Edmund Morris in his controversial "Dutch, a Memoir of Ronald Reagan" states his suspicion that President Ronald Reagan knew about Lt. Col. Oliver North's diversion of funds from the arms sales to Iran for the Nicaraguan contras. The issue is a very serious one, then and now. Had it been proven that Reagan approved the diversion, this could have been an impeachable offense. It would have been "theft of government property," stealing and using the funds for unauthorized purposes. This could have forced Reagan into the impeachment process that President Clinton went through. If Reagan did know, he would also be guilty of coverup and obstruction of justice. Make no mistake about it: This was a pivotal point in the Reagan presidency, and surprisingly, Morris in this book treats this issue off-handedly without any kind of analysis or documentation, only speculation.

Donald Regan's description of the president when informed was that the blood drained from the president's shocked face in a way that his chief of staff had never seen before. Then Reagan's authorized biographer speculates as to whether this was the expression of someone "who had been found out" rather than someone just informed as Reagan took it. Without a shred of real evidence, official biographer Morris offers his suspicion that "Dutch" authorized the transfer without understanding the somewhat complicated laws he was subverting: the Arms Export Control Act and the Second Boland Amendment. Morris does not seem to realize that these two laws were not the ones feared for the basis of impeachment, but that the diversion was. In my conversations with the president, he clearly understood what Morris apparently didn't.

I had firsthand experience in these investigations for the first three months of 1987, the winter of the truly precarious period of the Reagan presidency. This was in the aftermath of the November 1986 Poindexter/North coverup. The situation was so serious and some in the White House were so devious that it became impossible for others to know what really had happened in this octopus-like affair. In December, however, the president broke out of these tentacles, unlike Nixon or Clinton. He waived executive privilege, and appointed an independent, bipartisan board chaired by former senator John Tower to investigate. The day after Christmas the president phoned me in Brussels, where I was NATO ambassador, and summoned me to report to the White House to join his Cabinet as his special counselor for three months. I was to "get everything out" to the board, to the congressional investigating committees, and to Lawrence E. Walsh, the independent prosecutor.

Working with general counsels in the departments and the White House legal counsel, within a month we were able to deliver some 3,000 documents the FBI labeled as relevant to the several investigating bodies. These documents were reviewed and classified, and then copies made for the investigating groups. President Reagan wisely designed my authority and activities to be a second track, separating them from the daily operational work of the chief of staff and independent of his authority. The president did not bring me in to defend or shield him but rather to compel an honest process of investigation. I later had a severe difference with chief of staff Regan, but in the beginning he advocated and indeed was an architect of this two-track approach.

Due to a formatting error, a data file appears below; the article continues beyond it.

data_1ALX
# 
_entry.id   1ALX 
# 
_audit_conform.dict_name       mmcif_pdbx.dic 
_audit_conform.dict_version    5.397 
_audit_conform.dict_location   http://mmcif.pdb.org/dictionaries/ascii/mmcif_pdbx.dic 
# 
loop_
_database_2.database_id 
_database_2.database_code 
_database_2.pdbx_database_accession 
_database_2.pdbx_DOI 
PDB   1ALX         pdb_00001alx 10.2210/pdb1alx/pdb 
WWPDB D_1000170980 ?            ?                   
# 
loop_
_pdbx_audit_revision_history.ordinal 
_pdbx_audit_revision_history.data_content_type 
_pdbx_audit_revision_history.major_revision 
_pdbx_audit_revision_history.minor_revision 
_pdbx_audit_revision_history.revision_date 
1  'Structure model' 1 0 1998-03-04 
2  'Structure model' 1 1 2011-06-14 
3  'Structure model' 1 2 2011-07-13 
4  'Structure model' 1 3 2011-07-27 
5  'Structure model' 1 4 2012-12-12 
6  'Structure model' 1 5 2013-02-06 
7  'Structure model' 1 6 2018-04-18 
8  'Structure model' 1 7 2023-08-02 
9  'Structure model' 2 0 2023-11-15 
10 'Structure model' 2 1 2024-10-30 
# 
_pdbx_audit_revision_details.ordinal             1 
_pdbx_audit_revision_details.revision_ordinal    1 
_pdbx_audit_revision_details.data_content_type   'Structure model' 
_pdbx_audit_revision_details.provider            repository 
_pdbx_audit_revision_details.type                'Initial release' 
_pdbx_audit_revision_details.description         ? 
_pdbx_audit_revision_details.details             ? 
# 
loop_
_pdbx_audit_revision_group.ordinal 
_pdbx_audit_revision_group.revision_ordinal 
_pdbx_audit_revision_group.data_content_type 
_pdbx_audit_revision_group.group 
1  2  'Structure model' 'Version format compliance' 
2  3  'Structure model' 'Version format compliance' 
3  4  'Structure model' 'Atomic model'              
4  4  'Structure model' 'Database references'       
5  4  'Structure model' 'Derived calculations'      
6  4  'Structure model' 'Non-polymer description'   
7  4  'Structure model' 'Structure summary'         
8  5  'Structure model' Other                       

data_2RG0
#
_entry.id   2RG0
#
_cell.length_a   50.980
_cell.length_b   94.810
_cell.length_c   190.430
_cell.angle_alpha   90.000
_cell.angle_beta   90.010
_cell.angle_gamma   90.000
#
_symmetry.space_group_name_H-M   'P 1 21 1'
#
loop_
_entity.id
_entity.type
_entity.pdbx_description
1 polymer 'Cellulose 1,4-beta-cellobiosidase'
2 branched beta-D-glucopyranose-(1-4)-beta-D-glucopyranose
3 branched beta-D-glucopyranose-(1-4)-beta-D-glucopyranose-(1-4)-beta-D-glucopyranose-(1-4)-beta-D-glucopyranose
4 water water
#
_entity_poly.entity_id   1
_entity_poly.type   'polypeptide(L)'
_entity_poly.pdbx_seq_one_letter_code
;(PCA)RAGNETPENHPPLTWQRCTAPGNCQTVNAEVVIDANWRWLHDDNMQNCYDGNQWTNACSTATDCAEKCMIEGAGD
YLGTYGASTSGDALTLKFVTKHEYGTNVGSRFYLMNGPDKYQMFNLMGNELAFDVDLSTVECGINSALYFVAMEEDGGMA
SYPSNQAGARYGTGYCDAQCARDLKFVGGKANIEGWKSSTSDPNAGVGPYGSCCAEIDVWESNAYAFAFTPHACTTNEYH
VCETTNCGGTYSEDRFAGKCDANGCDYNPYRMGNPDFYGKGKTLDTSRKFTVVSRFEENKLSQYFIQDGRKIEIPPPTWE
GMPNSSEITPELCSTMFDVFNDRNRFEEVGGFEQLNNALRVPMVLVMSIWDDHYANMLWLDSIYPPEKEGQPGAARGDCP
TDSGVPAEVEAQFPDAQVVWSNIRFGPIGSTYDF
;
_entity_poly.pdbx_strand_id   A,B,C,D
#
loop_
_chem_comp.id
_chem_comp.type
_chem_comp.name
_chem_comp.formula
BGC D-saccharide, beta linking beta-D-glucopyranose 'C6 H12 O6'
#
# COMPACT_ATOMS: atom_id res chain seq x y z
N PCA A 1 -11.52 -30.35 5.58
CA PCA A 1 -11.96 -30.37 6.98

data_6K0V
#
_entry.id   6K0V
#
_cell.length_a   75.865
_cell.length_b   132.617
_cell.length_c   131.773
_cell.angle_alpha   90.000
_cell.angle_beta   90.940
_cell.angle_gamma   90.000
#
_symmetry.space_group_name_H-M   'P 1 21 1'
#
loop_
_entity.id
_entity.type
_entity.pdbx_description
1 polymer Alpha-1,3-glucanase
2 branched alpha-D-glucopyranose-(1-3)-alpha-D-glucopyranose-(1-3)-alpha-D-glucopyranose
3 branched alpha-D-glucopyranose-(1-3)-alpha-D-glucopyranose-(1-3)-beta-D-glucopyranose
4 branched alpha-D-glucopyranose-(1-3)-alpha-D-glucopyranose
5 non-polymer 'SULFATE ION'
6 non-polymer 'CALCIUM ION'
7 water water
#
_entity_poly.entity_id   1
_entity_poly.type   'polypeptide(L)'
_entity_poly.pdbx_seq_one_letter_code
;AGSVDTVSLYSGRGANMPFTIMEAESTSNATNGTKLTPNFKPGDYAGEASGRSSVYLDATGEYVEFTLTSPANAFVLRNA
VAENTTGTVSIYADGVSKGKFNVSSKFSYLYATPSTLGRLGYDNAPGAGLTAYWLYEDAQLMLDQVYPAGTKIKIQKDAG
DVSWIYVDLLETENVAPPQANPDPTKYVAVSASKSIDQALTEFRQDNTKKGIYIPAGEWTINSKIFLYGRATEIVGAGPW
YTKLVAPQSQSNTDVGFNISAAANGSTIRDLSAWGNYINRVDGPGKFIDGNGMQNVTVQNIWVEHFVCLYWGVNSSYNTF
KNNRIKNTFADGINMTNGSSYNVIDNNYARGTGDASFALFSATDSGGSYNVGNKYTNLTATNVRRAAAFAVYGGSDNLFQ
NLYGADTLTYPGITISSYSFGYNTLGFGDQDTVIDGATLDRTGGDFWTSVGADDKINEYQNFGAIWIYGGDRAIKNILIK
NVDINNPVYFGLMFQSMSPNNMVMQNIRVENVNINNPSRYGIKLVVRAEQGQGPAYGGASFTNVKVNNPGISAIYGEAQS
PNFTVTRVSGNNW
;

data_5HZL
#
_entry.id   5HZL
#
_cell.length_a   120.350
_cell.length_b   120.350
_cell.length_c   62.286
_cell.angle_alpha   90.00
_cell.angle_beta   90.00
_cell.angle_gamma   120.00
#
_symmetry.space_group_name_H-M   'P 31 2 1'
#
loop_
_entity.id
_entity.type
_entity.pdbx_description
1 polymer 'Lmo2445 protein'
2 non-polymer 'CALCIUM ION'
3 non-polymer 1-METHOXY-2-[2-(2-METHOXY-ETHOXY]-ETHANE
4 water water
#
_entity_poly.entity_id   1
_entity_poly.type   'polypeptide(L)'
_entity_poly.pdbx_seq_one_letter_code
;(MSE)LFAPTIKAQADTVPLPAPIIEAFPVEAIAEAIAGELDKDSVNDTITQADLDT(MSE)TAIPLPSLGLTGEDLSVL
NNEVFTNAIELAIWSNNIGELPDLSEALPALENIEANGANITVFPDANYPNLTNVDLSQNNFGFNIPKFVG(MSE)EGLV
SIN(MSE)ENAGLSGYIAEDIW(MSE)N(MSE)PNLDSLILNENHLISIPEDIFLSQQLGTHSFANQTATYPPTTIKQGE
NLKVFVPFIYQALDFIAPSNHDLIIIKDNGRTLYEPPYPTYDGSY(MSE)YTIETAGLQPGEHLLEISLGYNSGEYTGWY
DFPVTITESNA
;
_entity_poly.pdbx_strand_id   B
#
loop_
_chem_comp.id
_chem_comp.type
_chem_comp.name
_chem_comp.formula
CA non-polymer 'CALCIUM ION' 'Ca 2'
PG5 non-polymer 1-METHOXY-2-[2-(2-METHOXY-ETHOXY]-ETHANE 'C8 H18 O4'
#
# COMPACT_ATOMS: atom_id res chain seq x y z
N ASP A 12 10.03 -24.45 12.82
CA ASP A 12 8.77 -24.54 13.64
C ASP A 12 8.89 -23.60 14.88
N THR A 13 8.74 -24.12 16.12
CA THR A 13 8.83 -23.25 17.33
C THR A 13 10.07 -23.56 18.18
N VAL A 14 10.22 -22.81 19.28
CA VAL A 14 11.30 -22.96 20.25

A dozen times I met at length and alone with the president during a period when any one of those hundreds of documents could have contained a smoking gun, such as some memo proving that the president knew about the diversion, as Nixon's "smoking gun" tape proved his coverup and undoing. During our meetings, the president was never edgy, nervous or concerned as we discussed the massive movement of these documents. There was never a "David, don't you think you are overdoing it a bit." I also asked the president three times whether there was any chance Adm. John Poindexter could have covered his tracks by obscurely mentioning the "diversion operation" hoping the president wouldn't focus. "Absolutely not," the president replied. "That is not minor. I would have remembered it. I would have exploded. You would have heard it in the next room." He had no fear that any document would contradict him. Neither did the four outside investigations find such a document.

My team was criticized by some who believed that we were far too forthcoming, that we should be stonewalling, fighting Capitol Hill rather than cooperating. (Of course, that in itself could have led to obstruction of justice.) But time and again, the president expressed to me the opposite, applauding this open disclosure process -- which, by the way, built enormous bipartisan support on Capitol Hill, at least for those three months.

The entire Iran-contra affair was a vast blunder and abrogation of the National Security Council coordinating process. It became the political low point of the Reagan presidency, especially with Reagan's inaccurate and misleading press conference and speech in November 1986. But unlike the Nixon and Clinton episodes, Reagan broke out of the bunker and saved his presidency. This dramatic story of a president setting up such an independent operation not to defend himself but to avoid further coverups is missing from "Dutch," yet it is unique in presidential history and very instructive for future presidents in trouble. It is a strange irony that Morris, who for years was the recipient of Ronald Reagan's open-door hospitality to roam the White House, at will, would totally miss the seminal story of an open Reagan presidency in this period of the investigation.

The writer early in 1987 served in the Cabinet as special counselor to President Reagan.